What to Do When You Know You’re Smart, But Don’t Trust Yourself

By Jordan Stark
Partner, Next Step Partners

Next Step Partners 5 Strategies for Building Self-Confidence

Jane (not her real name) was a talented and high-achieving senior executive from a top business school. She was greatly respected by her peers and did excellent work. However, she constantly felt the need to prove herself: over-volunteering for projects and saying “yes” to too many requests, driving herself too hard, and always worrying about what others might think about her.

While Jane’s relentless pursuit of “proving” allowed her to demonstrate her value and gain recognition, people also sensed her insecurity. 

Intellectually, Jane knew she was smart. Emotionally, however, her confidence was shaky. When faced with a challenge that she was fully capable of handling, she was anxious in a way that did not line up with her track record. Instead of trusting herself, she spent a lot of time worrying that she would fail or that people would think she was incompetent. 

I’ve encountered this scenario with many executive coaching clients, including CEOs. When leaders do not have a genuine foundation of self-confidence, they focus too much on what others think, experience unnecessary stress and have a hard time accessing their wisdom – all of which hinders their leadership impact.

Until Jane was able to strengthen her sense of self-belief, she was limiting her leadership potential and the quality of her life. 


Here are five strategies to help you cultivate deeper self-confidence:


1. Re-write your self-talk

Start by paying attention to your thoughts. To what extent do you engage in negative self-talk? Get caught up in self-doubt or fear? Often, we don’t stop and notice how harsh our inner dialogue can be. By consciously observing your thoughts, and countering them, you can start to shift them.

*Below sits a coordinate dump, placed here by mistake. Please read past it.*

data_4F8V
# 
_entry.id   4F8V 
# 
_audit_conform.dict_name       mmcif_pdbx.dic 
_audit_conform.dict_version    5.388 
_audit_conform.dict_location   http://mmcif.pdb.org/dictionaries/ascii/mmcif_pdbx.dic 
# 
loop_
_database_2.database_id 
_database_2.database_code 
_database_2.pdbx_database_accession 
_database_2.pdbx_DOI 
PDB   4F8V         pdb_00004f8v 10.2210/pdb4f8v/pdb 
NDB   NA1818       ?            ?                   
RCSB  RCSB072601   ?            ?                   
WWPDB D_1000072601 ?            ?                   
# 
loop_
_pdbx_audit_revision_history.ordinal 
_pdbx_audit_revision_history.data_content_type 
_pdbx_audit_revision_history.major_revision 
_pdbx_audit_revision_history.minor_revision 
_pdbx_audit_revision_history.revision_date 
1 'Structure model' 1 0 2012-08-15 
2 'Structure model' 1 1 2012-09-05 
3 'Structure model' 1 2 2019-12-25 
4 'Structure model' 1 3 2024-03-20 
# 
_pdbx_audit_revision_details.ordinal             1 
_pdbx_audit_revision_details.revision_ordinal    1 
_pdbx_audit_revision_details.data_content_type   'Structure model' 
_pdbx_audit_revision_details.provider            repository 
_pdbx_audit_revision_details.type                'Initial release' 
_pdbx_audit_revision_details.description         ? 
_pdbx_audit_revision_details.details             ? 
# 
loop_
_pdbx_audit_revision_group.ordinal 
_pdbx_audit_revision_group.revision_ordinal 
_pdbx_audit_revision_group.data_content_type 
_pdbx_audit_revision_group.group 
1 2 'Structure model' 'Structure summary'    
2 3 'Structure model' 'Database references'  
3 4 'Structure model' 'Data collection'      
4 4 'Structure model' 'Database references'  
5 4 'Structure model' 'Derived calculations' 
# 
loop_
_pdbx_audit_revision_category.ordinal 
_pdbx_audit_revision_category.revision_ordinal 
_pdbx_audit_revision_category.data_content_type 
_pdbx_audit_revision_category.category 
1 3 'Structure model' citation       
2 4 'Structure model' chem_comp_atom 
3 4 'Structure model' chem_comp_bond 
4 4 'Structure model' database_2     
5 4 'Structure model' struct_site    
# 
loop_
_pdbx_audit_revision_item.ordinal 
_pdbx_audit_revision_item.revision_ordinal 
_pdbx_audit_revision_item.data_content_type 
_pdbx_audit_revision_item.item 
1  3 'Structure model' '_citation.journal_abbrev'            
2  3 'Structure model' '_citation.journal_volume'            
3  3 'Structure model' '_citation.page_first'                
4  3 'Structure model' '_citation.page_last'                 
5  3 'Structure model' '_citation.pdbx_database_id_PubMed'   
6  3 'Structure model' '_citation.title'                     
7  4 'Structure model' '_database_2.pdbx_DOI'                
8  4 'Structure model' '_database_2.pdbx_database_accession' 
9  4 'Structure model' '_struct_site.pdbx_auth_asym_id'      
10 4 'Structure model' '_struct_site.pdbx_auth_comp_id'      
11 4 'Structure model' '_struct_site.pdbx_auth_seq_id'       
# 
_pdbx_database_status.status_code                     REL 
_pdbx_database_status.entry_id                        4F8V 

• Pay attention to your inner dialogue.
  • Pick a negative recurring thought and write it down. 
  • Evaluate the thought: is this objectively true? What’s the likelihood it will actually happen? What are some counter thoughts?

For example: a recurring negative thought could be: “If I don’t handle this presentation to the Board perfectly, I will be a failure.” Counter thoughts could include: “I have presented to the Board multiple times and it always went well. I know I’ll do a good job now.” Or “Even if it’s not perfect, this presentation is just one aspect of my overall performance.” 

By objectively examining negative thoughts and considering counter perspectives, you can start to decrease your anxiety. This technique, from Cognitive Behavioral Therapy, has been proven to help people overcome irrational, negative thinking. When you notice and shift your self-talk you will feel calmer and more settled in the face of challenges. 


2. Take stock of your track record

So many of my high-achieving executive clients have something I call “success amnesia.” Despite a long history of strong performance and repeated promotions, they seem to feel as if none of it ever happened. When faced with a challenge, they forget how capable they are, and instead focus on an unrealistic threat of potential failure.  

Here’s the truth: your past track record is a very good predictor of your future success – take stock of your career history and focus on that to stay steady and calm.



  • What is your actual track record of success and failure?
  • What percentage of the time during your career have you been successful? 
  • How often have you actually experienced major failures?


Though all of us experience times when things didn’t go our way, our successes typically far outweigh any failures. Despite this, we often feel as if failure is right around the corner. This reflection will help you remember how often you have succeeded (98% of the time?), put the failures you’ve had in perspective and help you be more realistic about your capabilities.


3. Internalize your strengths